Spies in the Pentagon?

When I think of spies in the Defense Department, I think of the pitiful debt-ridden Ron Pelton, who worked for 14 years at the National Security Agency, quit in 1979, and began selling secrets to the Soviets until he was arrested in 1986. I heard it was to complete construction on a home he had been building for years and years. Construction projects can be like that.

I think of Jonathan Pollard, a case study in poor hiring practices within the federal government and the Defense Department’s even poorer supervisory habits. Pollard was also a case study in the delusional and incompetent ideologue who becomes a traitor in the Department of Defense.

More recently, I think of the high clearances granted to publicly and at times, rabidly, pro-Likud past and present political appointees with names like Douglas Feith and Richard Perle, and a host of younger Likudniks who march through the halls of the five-sided asylum to a composition unfamiliar to most Americans.

I don’t think of Larry Franklin, a guy I like and respect. When I was there in 2002 and 2003, Larry was the Iran desk officer with the Defense Under Secretary for Policy, Near East South Asia, moving later to the Office of Special Plans, where ostensibly Iraq policy was made.

Larry is an interesting and kind person with a lot of great stories. He came into our cubicle one morning feeling energetic, and demonstrated a Karate kick of some kind that to this day still impresses me. Here’s a little guy in a suit, over 50 years in age, and he can do the move. I asked him where he learned to do that. He said he had to learn self-defense because he grew up dirt poor, short and small, in a slum in Baltimore, one of the few white kids in his neighborhood. I believed him. He worked for everything he had, all the way to his Ph.D. Along the way, he got married and had a whole passel of kids, safely ensconced hours away from the superficialities and mean streets of Washington, D.C.

The pre-Republican National Convention weekend story is that Larry gave draft Iran policy guidance and other info to AIPAC representatives, in hopes of communicating a level of concern for what was going on in Iraq to his higher ups in the Pentagon, specifically Doug Feith and Paul Wolfowitz.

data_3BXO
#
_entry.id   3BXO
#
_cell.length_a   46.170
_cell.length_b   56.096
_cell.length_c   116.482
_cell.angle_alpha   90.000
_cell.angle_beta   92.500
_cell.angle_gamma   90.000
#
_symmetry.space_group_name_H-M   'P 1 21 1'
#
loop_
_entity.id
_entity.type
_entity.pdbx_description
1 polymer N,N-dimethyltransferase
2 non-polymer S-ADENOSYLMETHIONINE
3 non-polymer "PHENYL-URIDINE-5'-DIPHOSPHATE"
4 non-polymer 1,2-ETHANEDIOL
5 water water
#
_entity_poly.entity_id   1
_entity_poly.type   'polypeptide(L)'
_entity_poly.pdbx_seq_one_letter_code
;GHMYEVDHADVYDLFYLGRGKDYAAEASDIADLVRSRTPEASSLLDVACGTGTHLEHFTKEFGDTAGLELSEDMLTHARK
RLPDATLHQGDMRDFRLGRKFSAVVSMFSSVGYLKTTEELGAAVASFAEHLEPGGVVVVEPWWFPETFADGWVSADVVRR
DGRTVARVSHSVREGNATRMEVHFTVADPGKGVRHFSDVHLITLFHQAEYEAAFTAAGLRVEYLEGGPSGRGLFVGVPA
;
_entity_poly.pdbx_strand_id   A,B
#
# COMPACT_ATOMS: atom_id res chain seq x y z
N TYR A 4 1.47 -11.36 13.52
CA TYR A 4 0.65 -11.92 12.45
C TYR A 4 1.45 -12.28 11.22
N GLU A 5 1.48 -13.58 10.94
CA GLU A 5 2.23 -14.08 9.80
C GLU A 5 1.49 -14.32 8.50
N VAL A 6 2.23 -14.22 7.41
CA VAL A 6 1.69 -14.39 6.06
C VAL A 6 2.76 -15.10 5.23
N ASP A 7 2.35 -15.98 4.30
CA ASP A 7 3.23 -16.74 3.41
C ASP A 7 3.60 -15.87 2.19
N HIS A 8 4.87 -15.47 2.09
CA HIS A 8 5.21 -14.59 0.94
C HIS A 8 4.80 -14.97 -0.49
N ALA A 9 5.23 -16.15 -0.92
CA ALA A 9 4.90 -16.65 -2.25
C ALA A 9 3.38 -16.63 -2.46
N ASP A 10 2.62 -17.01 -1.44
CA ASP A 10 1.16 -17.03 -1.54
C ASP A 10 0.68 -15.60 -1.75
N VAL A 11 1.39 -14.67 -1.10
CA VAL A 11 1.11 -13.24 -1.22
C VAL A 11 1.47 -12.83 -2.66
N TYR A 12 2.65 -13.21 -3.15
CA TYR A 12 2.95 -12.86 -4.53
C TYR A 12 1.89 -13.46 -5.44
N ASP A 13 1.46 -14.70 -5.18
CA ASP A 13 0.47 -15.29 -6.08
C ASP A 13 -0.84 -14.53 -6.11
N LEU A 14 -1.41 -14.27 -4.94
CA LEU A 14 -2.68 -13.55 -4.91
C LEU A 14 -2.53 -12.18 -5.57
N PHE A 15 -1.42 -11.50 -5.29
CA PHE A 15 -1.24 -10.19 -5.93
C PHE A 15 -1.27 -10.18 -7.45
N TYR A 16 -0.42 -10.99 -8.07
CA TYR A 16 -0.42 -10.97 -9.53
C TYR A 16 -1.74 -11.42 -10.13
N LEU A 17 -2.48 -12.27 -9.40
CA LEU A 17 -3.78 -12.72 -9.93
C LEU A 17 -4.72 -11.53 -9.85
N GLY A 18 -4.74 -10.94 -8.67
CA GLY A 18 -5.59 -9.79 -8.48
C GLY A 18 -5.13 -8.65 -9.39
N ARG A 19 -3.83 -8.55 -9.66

Somehow, having to go outside the system to get the Pentagon brass to show concern about what is really going on in Iraq doesn’t surprise me at all.

The story of spies in the Pentagon will percolate, no doubt. I have no answers, but perhaps the questions themselves will help explain what is going on in the current administration, and the administration that is sure to come.

Was the release of Larry’s name at this time politically motivated? And was that to hurt the Bush presidency or to save it, as Laura Rozen muses, with a "controlled burn"?

Why would Larry need to give draft documents on policy anywhere in the Middle East to AIPAC, when all the big decisions are already coordinated between Israel and the U.S. at far higher levels?

Why is Larry the result of FBI investigational success instead of the names of the Pentagon senior operatives who shared classified information with Ahmad Chalabi regarding American success in reading coded Tehran communications, specifically now as neoconservatives rage for war in Iran? Or instead of the names of senior White House operatives who revealed and destroyed the U.S. security mission of Valerie Plame?

Are there any advantages gained in front-page stories on a "spy for Israel" who is not one of the usual suspects? You know, a person with no business dealings dependent upon American (and Israeli) decisions, a person without an openly pro-Israel ideology or someone who was never known as a passionate advocate of U.S. power to promote Israel’s security and economic viability? A career-constrained professional rather than fly-by-night political appointees who have written widely and acted most consistently to advance the interests of Israel in American policy towards the Middle East? Cui bono?

Could it be, as so wisely noted by Chris Manion recently, that it is time for the neoconservatives to come home?

The neoconservative harvest has been plucked from the energies and wealth of an unsuspecting American public — a permanent and costly occupation of Iraq’s oil production infrastructure, a ringing of unnecessary military bases from Bosnia and Kosovo, to Uzbekistan to Afghanistan to Iraq, and the domestic acceptance of a siege mentality of national defense reminiscent of Machiavelli’s lesser princes, or perhaps the current political state of Israel.

The challenge may be simply to properly preserve the harvest — and what better way than to usher in a presidency that will do what Bush can never do — legitimize and normalize American militaristic hegemony, at least for several more years. As Gabriel Kolko writes,

Democrats’ greater finesse in justifying these policies is therefore more dangerous because they will be made to seem more credible and keep alive alliances that only reinforce the U.S.’ refusal to acknowledge the limits of its power. In the longer run, Kerry’s pursuit of these aggressive goals will lead eventually to a renewal of the dissolution of alliances, but in the short-run he will attempt to rebuild them and European leaders will find it considerably more difficult to refuse his demands than if Bush stays in power — and that is to be deplored.

Dangerous, radically un-American, Machiavellian. It must be exciting these days to be a neoconservative, looking forward to the continued progress under a Kerry Presidency. But to preserve the harvest, sacrifice is required.

Predictably, the sacrifice will be as it always is for neoconservative strategists. Whether burned at home or in the desert, the neoconservative sacrifice requires only the lives of those most loyal, dispensable, and disposable.